View Credit Analysis Report (605389011)

Aid605389011
StatusPublished
CategoryReport
SubcategoryFinance - Financial Institution
CoidSMEBANK
Appoletid0
Date Article2021-07-19 00:00:00
PublicYes
TitleSMALL MEDIUM ENTERPRISE DEVELOPMENT BANK MALAYSIA BERHAD - 2021
Content
Rating action     
MARC has assigned final ratings of AAAISMARC-1IS on Small Medium Enterprise Development Bank Malaysia Berhad’s (SME Bank) Islamic Medium-Term Notes (IMTNs) Programme of up to RM3.0 billion (which shall include Sustainability IMTNs) and Islamic Commercial Papers (ICPs) Programme of up to RM1.0 billion with a combined limit in nominal value of up to RM3.0 billion. Concurrently, the rating agency has affirmed its financial institution (FI) rating of AAA on SME Bank. The ratings outlook is stable.

Rationale      
The affirmed FI rating reflects SME Bank’s status as a wholly government-owned development financial institution (DFI) with a mandate to develop small and medium enterprises (SME) in the country. To execute this role, the government extends support through government guarantees, profit subsidies, soft loans and grants. Held through the Minister of Finance Inc (MoF Inc), SME Bank is regulated by Bank Negara Malaysia (BNM) and supervised by the Ministry of Entrepreneur Development and Cooperatives (MEDAC), underscoring its importance in the development of SMEs in Malaysia.

For 2020, the DFI’s strong financing growth of 12.6% y-o-y to RM7.7 billion was aided by the government’s stimulus package to help support the SME sector during the COVID-19 pandemic. SME Bank launched several financing programmes including the Pelan Jana Semula Ekonomi Negara (PENJANA) Tourism Financing, Special Relief Facility, as well as the Targeted Relief and Recovery Facility during the period. The response has been strong for these programmes. The DFI also provided a six-month financing moratorium which has been extended by up to 12 months for certain customers including those in the transport, tourism, education and healthcare segments. The total outstanding amount of SME Bank’s relief programmes was RM2.9 billion as at end-2020. SME Bank’s financing in the DFI space accounted for a sizeable 52.6% of the SME sector’s total financing as at end-2020, which underscores the importance of the DFI in supporting the growth of SMEs. 

The DFI has continued to undertake restructuring and rescheduling (R&R) on affected financing to address customers’ payment constraints posed by the challenging environment. Combined with write-offs, SME Bank’s gross impaired financing (GIF) ratio declined to 16.0% as at end-2020 (2019: 19.4%). On the group level, its GIF ratio stood at 20.5% (2019: 25.0%); the higher GIF includes the consolidation of SMEB Asset Management Sdn Bhd (SAM), a wholly-owned subsidiary that was set up in 2014 to manage the bank’s impaired financing, including legacy financing. Notwithstanding the improvement, SME Bank’s GIF level remains higher against the 3.2% for the whole SME sector; the substantial difference to some extent reflects SME Bank’s role of providing financing to unserved and underserved SMEs.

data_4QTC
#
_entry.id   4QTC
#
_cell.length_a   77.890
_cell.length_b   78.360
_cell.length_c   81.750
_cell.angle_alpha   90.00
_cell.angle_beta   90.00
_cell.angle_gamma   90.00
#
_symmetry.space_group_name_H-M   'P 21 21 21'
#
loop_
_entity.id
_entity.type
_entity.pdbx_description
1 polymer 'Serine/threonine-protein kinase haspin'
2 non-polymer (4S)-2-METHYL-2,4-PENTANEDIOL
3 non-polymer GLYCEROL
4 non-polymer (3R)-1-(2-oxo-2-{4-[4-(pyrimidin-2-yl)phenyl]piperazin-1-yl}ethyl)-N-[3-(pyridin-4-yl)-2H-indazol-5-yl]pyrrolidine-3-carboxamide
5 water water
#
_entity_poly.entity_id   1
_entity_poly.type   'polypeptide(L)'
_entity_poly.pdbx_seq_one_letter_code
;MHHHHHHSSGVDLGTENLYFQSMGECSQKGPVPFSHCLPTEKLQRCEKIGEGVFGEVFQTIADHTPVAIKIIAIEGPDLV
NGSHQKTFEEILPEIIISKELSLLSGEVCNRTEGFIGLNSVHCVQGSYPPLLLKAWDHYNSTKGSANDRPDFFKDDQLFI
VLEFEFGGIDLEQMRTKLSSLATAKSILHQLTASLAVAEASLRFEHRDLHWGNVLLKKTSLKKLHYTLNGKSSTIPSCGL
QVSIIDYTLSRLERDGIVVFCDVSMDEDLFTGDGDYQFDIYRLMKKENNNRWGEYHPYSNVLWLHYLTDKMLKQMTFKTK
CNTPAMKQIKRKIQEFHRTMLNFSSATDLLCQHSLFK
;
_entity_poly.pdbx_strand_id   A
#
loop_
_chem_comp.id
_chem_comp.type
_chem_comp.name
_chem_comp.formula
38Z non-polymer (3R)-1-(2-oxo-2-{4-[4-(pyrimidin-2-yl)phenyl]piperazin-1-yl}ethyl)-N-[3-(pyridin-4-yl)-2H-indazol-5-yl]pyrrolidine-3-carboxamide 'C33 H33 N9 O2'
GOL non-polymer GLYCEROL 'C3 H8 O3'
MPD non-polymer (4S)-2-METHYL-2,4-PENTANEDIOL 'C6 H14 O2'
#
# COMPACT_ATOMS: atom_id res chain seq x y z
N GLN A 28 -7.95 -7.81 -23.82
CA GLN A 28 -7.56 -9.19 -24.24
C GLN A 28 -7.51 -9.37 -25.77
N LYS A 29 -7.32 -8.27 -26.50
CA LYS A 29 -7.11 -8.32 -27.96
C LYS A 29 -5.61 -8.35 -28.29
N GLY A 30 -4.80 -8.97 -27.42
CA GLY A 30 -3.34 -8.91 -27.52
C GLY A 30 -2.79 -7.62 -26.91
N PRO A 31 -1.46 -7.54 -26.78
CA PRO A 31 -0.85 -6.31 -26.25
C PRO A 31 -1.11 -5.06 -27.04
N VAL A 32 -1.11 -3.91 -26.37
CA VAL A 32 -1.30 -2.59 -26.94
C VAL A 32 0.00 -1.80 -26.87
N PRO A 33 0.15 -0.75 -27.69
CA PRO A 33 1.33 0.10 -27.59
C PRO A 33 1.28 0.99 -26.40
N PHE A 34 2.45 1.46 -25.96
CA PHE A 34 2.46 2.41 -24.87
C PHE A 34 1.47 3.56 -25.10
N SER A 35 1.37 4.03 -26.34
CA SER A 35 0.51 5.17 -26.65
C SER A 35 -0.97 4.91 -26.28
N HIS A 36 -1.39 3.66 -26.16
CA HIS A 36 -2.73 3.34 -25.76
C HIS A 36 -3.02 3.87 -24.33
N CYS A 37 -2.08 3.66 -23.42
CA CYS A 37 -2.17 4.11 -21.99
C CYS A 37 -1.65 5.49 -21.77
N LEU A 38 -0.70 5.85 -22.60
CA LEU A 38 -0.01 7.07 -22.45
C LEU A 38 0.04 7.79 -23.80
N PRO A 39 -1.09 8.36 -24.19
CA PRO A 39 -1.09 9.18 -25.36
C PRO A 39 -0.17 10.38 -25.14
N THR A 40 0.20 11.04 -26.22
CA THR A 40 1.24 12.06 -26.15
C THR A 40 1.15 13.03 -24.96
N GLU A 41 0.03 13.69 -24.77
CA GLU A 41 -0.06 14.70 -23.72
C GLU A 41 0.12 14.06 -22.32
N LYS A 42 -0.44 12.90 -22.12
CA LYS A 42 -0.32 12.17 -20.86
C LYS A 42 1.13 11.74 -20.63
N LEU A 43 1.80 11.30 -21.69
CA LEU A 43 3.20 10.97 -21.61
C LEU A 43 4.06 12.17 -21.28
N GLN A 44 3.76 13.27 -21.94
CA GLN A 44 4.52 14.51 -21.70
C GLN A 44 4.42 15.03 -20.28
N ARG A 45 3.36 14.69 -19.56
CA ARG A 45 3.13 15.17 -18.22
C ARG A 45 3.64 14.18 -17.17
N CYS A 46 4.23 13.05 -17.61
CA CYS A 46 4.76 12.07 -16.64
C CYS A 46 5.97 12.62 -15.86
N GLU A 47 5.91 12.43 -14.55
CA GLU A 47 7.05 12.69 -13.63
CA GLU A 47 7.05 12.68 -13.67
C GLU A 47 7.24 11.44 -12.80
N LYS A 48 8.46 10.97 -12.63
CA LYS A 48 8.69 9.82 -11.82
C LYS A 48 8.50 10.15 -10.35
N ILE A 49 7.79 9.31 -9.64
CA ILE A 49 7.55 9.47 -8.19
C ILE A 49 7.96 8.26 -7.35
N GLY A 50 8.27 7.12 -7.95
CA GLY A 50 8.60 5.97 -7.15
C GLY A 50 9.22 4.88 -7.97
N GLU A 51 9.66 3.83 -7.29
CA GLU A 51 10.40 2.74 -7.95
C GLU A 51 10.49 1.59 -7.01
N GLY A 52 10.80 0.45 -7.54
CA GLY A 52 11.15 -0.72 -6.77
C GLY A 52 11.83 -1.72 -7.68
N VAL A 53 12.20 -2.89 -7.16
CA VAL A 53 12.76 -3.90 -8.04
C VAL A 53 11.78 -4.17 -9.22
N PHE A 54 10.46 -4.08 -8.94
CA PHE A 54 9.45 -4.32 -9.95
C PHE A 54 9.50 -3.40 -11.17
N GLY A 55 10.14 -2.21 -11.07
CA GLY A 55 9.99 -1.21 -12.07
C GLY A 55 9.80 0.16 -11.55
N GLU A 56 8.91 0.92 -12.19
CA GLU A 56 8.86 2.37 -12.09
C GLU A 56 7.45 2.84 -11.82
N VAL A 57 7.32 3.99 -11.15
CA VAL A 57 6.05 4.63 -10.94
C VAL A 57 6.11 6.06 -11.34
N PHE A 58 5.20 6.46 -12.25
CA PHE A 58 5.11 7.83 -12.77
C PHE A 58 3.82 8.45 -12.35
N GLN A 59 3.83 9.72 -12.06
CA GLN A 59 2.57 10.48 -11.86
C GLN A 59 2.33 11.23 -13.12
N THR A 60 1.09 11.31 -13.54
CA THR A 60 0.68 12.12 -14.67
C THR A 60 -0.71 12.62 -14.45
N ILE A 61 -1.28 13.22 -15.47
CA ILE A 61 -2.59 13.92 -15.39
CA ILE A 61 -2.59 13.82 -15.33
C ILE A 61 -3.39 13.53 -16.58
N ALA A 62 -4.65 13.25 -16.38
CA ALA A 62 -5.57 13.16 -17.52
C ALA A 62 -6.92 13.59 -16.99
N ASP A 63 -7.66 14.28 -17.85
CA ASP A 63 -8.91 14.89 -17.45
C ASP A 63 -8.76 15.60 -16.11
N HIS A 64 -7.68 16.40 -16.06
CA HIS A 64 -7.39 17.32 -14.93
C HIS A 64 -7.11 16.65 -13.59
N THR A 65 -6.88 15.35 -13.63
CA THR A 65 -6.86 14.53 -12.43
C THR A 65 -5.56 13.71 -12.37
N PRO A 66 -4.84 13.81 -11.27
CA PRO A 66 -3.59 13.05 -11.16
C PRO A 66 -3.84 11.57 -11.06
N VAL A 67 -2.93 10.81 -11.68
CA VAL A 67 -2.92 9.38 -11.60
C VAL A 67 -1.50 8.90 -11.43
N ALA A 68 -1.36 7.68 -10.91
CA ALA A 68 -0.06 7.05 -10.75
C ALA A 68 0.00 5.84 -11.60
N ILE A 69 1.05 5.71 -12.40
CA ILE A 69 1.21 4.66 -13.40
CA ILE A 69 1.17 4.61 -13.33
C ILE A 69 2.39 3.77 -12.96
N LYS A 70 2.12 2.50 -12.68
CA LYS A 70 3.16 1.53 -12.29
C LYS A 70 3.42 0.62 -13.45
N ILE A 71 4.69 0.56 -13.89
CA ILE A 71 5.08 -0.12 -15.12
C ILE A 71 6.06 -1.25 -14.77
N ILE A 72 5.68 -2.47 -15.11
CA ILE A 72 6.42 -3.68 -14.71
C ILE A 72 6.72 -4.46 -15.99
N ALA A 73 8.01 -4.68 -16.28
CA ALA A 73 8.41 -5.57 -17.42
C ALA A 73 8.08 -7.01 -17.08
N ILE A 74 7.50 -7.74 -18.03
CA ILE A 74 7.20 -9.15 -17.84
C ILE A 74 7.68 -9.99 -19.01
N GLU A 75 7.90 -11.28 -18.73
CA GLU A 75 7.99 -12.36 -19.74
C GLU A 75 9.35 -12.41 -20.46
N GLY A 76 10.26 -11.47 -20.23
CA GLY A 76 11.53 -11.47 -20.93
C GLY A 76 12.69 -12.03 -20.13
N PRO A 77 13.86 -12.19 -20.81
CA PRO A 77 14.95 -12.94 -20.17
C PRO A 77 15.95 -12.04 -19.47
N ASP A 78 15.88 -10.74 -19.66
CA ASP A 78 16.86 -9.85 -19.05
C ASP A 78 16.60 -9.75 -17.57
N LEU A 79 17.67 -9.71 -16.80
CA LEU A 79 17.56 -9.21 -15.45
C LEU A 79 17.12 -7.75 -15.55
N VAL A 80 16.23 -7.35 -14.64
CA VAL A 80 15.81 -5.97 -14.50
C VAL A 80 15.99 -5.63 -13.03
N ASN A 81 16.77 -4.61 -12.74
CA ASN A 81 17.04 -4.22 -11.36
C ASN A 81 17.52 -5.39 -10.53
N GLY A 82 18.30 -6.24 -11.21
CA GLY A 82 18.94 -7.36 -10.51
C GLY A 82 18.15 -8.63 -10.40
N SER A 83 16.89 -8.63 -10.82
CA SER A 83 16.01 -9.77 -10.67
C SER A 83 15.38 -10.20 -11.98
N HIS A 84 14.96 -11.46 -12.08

The DFI’s core capital ratio and risk-weighted capital ratio (RWCR) declined to 12.6% and 18.9% as at end-2020 (2019: 13.5%, 20.1%) on the back of an increase in risk-weighted assets from the higher financing recorded this period. While downside risk on capital persists in view of its developmental role, MARC opines that capital support from the government would be forthcoming if required.

In terms of funding, the DFI’s funding profile remained largely supported by deposits and borrowings from the government and government-related entities as well as by government-guaranteed borrowings and sukuk issuances. These accounted for 74.2% of total funding as at end-2020 (2019: 77.0%). SME Bank’s status as a DFI has enabled ready access to reliable long-term funding from the government and its related entities. 

SME Bank’s net profit declined to RM120.0 million as at end-2020 (2019: RM198.9 million). The decline was mainly due to lower financing income on the back of the lower overnight policy rate (OPR) as well as higher operating expenses.

Rating outlook     
The stable outlook reflects our expectation of ready government support when required.

Rating trajectory

Downside scenario     
The rating could experience sharp downward migration if there is an explicit decline in financial and/or operational support from the government.

Key strengths
  • Wholly government-owned development financial institution (DFI) focused on SME sector
  • Continued government support for the growth of SME sector
  • Strong regulatory oversight on the DFI
Key risks
  • Potential further rise in prevailing high impairment levels 
  • Competition from other financial institutions in lending to the SME sector


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